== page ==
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Am J Clin Nutr. 2014 Mar;99(3):517-23. doi: 10.3945/ajcn.113.074138. Epub 2013 Dec 18.

Pregnancy and Glycemic Index Outcomes study: effects of low glycemic index compared with conventional dietary advice on selected pregnancy outcomes.

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  • 1Illawarra Shoalhaven Local Health District Wollongong, Wollongong, Australia (RGM, SAC, EGQ, JMC, and MM); the School of Health Sciences, University of Wollongong, Wollongong, Australia (LCT); the Department of Statistics, Macquarie University, Sydney, Australia (PP); and the Boden Institute of Obesity, Nutrition, Exercise and Eating Disorders and School of Molecular Bioscience, University of Sydney, Sydney, Australia (JCB-M).



Eating carbohydrate foods with a high glycemic index (GI) has been postulated to result in fetoplacental overgrowth and higher infant body fat. A diet with a low glycemic index (LGI) has been shown to reduce birth percentiles and the ponderal index (PI).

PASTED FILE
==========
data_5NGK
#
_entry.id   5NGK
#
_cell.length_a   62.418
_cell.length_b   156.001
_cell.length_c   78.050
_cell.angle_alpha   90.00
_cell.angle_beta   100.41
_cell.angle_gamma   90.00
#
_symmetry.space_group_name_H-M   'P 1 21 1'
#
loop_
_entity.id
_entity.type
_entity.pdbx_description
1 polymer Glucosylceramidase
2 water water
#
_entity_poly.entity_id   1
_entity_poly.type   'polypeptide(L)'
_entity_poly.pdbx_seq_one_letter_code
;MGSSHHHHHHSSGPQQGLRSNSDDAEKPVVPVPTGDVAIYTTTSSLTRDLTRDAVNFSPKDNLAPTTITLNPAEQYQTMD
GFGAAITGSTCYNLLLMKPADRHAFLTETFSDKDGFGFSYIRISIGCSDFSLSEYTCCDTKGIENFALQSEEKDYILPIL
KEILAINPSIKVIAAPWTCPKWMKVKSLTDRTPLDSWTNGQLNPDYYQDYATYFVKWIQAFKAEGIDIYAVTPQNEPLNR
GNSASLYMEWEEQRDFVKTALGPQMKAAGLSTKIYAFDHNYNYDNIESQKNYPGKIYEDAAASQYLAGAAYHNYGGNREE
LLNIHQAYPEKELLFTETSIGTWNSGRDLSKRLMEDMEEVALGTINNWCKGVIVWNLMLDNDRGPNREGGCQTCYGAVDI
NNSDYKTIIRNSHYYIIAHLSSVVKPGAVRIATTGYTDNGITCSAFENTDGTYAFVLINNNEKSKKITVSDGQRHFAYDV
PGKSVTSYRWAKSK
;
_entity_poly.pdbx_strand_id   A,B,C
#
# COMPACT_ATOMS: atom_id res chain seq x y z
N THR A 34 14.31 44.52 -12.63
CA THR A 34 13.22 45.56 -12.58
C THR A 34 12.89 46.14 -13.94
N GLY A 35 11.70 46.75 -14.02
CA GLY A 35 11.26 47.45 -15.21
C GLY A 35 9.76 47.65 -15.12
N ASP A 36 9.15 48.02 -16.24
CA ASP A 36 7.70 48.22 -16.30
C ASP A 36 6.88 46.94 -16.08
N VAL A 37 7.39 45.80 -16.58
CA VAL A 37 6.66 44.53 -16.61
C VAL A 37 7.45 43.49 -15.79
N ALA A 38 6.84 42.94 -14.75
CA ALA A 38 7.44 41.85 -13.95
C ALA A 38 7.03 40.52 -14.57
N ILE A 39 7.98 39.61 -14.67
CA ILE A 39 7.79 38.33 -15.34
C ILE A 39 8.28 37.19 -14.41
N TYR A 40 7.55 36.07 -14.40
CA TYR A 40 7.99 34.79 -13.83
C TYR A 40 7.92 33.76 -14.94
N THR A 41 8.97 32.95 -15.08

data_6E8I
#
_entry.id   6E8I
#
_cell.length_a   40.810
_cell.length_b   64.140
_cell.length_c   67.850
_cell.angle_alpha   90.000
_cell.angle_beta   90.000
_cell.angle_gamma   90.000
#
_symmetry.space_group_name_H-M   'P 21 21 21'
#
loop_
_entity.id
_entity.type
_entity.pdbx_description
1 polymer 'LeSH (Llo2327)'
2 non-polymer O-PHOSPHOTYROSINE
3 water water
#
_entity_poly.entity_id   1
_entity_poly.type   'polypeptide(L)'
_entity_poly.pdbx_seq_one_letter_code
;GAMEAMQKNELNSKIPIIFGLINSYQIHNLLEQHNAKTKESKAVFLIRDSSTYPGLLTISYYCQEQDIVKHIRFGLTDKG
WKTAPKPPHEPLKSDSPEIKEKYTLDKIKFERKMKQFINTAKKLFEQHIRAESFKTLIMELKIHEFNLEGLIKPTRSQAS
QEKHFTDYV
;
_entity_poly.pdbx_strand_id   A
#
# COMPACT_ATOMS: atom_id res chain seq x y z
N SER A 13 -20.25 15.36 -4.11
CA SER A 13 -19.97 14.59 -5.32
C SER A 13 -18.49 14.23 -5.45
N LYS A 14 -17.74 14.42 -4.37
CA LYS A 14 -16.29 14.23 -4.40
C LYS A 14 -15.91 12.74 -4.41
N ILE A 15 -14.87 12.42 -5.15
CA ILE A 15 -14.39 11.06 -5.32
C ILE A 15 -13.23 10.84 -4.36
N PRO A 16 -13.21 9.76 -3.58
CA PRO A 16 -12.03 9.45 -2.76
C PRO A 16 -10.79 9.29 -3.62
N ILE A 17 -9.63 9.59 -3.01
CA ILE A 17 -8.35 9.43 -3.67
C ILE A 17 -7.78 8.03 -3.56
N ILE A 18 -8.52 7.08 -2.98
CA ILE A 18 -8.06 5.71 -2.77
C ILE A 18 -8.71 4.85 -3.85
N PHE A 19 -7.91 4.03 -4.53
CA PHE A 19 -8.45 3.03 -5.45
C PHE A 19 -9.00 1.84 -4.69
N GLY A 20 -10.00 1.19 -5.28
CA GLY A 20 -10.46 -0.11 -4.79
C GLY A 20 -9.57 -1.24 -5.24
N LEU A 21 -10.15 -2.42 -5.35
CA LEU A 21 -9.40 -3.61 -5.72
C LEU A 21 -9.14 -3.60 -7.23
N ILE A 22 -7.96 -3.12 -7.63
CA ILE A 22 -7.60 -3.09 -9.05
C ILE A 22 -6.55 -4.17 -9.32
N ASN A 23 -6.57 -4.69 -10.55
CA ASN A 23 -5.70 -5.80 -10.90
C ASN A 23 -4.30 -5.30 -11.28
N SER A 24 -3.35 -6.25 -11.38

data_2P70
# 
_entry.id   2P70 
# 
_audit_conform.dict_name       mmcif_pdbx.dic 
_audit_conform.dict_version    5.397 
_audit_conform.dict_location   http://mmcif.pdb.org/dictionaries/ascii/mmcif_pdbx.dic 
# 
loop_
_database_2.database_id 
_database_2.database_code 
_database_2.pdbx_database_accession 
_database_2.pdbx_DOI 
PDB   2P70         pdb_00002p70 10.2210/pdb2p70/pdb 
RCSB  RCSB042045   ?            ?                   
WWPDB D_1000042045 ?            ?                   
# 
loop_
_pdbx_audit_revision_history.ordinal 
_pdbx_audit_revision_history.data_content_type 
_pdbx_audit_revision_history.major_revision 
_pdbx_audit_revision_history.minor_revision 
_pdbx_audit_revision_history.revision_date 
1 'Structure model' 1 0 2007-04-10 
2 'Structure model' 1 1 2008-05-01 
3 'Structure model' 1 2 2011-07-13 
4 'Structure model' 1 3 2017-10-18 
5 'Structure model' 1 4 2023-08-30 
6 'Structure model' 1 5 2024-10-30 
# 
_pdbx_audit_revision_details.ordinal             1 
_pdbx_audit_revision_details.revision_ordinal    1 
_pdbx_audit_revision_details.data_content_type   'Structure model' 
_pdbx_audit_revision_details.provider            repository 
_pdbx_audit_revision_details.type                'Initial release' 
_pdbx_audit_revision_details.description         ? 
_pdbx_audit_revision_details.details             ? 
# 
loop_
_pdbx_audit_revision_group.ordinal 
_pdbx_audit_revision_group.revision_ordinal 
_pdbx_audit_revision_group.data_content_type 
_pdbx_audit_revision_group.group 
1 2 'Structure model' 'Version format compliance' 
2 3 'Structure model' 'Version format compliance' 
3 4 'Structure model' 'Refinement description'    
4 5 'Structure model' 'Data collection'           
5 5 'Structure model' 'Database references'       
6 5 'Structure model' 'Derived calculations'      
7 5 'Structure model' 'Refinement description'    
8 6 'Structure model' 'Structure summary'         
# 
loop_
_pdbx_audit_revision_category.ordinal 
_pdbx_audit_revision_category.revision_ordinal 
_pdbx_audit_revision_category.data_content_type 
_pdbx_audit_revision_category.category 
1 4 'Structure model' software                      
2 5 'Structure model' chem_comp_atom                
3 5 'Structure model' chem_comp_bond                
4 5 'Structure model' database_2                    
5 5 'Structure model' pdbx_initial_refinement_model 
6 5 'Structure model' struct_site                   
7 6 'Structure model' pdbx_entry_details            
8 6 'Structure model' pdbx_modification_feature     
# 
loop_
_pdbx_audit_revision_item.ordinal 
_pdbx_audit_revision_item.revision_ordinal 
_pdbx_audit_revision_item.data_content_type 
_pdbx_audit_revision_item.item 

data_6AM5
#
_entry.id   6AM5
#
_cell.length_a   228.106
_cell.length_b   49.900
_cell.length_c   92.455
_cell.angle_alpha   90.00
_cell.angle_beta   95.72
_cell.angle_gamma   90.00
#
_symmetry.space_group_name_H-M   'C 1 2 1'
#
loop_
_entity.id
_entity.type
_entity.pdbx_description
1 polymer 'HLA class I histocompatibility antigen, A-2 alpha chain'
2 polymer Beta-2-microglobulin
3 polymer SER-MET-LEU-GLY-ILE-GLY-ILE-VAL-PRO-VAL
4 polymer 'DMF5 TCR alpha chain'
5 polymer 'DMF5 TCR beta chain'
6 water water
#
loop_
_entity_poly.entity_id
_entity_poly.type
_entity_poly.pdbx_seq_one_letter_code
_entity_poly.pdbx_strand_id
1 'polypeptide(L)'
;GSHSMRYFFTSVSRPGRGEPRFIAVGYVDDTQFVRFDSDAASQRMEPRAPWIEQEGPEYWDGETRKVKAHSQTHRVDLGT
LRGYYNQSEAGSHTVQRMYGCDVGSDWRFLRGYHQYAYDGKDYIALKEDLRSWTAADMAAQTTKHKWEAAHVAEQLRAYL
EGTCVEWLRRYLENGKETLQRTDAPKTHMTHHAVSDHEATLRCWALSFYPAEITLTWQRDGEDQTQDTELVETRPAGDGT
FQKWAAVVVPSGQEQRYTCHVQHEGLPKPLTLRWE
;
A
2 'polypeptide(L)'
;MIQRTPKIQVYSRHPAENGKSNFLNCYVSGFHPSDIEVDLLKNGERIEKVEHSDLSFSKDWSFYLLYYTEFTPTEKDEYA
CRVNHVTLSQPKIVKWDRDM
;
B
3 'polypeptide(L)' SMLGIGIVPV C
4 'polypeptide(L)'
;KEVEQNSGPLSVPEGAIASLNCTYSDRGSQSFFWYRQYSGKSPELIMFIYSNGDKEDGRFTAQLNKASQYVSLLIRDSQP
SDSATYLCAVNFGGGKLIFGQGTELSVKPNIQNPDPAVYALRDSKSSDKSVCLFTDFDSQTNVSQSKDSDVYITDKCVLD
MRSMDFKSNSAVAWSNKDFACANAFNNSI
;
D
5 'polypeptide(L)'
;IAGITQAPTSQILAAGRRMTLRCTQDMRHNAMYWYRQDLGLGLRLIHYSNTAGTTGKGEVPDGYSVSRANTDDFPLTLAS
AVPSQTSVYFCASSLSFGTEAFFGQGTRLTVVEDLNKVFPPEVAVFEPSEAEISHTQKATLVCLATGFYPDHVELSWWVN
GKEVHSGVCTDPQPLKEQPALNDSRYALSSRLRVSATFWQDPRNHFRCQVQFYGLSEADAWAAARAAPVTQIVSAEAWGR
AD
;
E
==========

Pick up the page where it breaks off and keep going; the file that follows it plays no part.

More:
We investigated whether offering LGI dietary advice at the first antenatal visit would result in a lower fetal birth weight, birth percentile, and PI than providing healthy eating (HE) advice. This advice had to be presented within the resources of routine antenatal care.


The Pregnancy and Glycemic Index Outcomes study was a 2-arm, parallel-design, randomized, controlled trial that compared the effects of LGI dietary advice with HE advice on pregnancy outcomes. Eligible volunteers who attended for routine antenatal care at <20 wk of gestation were randomly assigned to either group.


A total of 691 women were enrolled, and 576 women had final data considered. In the LGI group, the GI was reduced from a mean (± SEM) of 56 ± 0.3 at enrollment to 52 ± 0.3 (P < 0.001) at the final assessment. There were no significant differences in primary outcomes of fetal birth weight, birth percentile, or PI. In a multivariate regression analysis, the glycemic load was the only significant dietary predictor (P = 0.046) of primary outcomes but explained <1% of all variation.


A low-intensity dietary intervention with an LGI diet compared with an HE diet in pregnancy did not result in any significant differences in birth weight, fetal percentile, or PI.

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